Altered size and shape of brain structures can be observed in association with disease. These abnormalities can be detected using various structural MRI methods including voxel based morphometry and cortical thickness analysis of T1-weighted MRI scans.

There is increasing realisation that large multi-centre datasets can be a powerful means to reveal subtle abnormalities in brain structure associated with particular diseases. We therefore developed and validated methods for multi-site voxel based morphometry to allow scans from different labs and scanners to be analysed together.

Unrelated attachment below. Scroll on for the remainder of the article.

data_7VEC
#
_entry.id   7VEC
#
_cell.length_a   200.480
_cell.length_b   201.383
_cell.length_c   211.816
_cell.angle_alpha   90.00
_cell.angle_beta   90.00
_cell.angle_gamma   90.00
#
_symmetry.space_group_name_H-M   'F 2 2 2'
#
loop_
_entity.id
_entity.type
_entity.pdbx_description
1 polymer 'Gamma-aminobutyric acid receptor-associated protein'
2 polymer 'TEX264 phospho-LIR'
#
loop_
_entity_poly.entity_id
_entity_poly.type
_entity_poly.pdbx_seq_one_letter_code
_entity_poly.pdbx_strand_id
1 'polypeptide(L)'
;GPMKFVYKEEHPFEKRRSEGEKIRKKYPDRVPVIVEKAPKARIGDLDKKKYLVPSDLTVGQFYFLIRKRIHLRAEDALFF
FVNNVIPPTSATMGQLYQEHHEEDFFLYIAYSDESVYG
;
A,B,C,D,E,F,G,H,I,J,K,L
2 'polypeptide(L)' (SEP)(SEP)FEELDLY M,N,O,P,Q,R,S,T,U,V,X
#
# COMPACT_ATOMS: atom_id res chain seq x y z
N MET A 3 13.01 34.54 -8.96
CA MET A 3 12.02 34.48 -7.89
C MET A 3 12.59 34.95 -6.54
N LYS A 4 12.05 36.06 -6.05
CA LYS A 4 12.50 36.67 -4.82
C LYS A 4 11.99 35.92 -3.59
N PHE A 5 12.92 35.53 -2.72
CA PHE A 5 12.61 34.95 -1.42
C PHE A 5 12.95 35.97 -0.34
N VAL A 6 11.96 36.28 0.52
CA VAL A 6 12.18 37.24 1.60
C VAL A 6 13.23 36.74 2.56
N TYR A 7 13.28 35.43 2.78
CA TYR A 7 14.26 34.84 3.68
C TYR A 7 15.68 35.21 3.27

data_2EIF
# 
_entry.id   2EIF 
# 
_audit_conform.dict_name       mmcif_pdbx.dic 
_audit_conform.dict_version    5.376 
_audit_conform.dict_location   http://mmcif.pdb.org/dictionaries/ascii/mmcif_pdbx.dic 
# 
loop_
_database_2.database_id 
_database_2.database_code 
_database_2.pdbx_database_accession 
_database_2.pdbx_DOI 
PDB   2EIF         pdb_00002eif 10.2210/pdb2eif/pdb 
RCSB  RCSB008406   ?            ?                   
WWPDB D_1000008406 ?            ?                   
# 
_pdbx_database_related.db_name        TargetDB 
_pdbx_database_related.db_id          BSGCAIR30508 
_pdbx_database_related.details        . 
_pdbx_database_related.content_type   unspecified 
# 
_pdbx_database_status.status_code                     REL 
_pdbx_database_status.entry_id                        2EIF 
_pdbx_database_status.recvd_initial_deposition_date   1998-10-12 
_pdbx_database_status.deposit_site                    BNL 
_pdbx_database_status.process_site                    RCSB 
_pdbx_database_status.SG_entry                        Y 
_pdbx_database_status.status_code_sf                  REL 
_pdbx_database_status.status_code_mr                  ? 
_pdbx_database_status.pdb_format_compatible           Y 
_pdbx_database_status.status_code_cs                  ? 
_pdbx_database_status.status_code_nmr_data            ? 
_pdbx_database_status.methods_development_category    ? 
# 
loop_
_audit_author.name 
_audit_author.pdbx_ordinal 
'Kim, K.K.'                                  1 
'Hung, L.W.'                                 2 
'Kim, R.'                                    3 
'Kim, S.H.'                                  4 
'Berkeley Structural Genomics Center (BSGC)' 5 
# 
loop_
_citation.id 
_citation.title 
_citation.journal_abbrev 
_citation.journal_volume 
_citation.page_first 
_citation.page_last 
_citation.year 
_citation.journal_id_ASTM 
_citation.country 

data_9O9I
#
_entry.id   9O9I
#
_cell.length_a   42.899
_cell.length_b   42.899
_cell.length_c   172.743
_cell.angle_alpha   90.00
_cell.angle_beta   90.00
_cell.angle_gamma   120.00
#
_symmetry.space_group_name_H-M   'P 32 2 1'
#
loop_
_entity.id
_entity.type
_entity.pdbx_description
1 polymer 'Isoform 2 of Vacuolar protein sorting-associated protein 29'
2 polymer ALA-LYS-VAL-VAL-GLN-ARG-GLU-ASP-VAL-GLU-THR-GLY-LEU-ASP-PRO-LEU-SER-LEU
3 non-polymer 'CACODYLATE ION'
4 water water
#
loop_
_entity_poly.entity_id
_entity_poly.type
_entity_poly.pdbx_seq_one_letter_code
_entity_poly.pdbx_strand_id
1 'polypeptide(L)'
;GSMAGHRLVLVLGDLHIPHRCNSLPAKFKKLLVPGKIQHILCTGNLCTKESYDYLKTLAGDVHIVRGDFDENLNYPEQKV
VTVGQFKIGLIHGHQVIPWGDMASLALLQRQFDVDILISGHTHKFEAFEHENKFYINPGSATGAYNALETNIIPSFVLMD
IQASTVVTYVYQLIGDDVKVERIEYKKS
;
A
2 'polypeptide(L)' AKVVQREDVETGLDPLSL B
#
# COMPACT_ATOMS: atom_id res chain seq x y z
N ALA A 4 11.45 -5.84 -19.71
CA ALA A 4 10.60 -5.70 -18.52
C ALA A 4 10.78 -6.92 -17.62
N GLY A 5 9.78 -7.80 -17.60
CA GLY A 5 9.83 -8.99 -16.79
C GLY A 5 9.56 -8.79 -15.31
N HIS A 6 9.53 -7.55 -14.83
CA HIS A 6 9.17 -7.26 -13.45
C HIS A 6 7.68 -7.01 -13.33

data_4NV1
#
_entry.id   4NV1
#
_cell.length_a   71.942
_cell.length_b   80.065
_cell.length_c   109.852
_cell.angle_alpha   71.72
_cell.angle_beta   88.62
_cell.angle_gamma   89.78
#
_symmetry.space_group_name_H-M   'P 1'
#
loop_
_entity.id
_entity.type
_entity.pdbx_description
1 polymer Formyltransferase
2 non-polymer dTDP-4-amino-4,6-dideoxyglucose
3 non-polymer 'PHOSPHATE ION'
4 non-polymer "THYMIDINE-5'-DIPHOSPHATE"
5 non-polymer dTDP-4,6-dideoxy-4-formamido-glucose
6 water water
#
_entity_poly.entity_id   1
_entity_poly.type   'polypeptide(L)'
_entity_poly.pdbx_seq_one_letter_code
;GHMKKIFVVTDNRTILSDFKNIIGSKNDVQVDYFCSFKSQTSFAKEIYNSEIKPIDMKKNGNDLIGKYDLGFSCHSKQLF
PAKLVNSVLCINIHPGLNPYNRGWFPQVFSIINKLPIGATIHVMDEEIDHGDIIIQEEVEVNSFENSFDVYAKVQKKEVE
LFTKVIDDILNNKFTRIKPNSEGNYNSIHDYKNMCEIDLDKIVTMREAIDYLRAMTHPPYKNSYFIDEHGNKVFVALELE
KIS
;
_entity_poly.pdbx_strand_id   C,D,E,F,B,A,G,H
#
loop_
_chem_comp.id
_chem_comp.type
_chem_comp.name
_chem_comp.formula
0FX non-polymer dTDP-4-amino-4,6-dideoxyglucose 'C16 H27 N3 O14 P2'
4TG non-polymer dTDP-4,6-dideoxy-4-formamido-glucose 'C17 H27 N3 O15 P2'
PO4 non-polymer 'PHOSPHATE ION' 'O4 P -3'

In our investigations of cortical thickness, we have discovered that it is not just the cortical thickness value in a region that can reveal abnormality. We searched for differences in cortical thickness covariance – specifically, correlations of the cortical thicknesses of pairs of brain regions across individuals – in patients with Childhood Absence Epilepsy. We found significant differences compared to healthy controls, even though the absolute cortical thickness of any particular region was not significantly different between patients and controls. We hypothesise that we are detecting changes in the way brain regions grow together, influenced perhaps by genetic or other developmental factors, or possibly by epileptiform activity.


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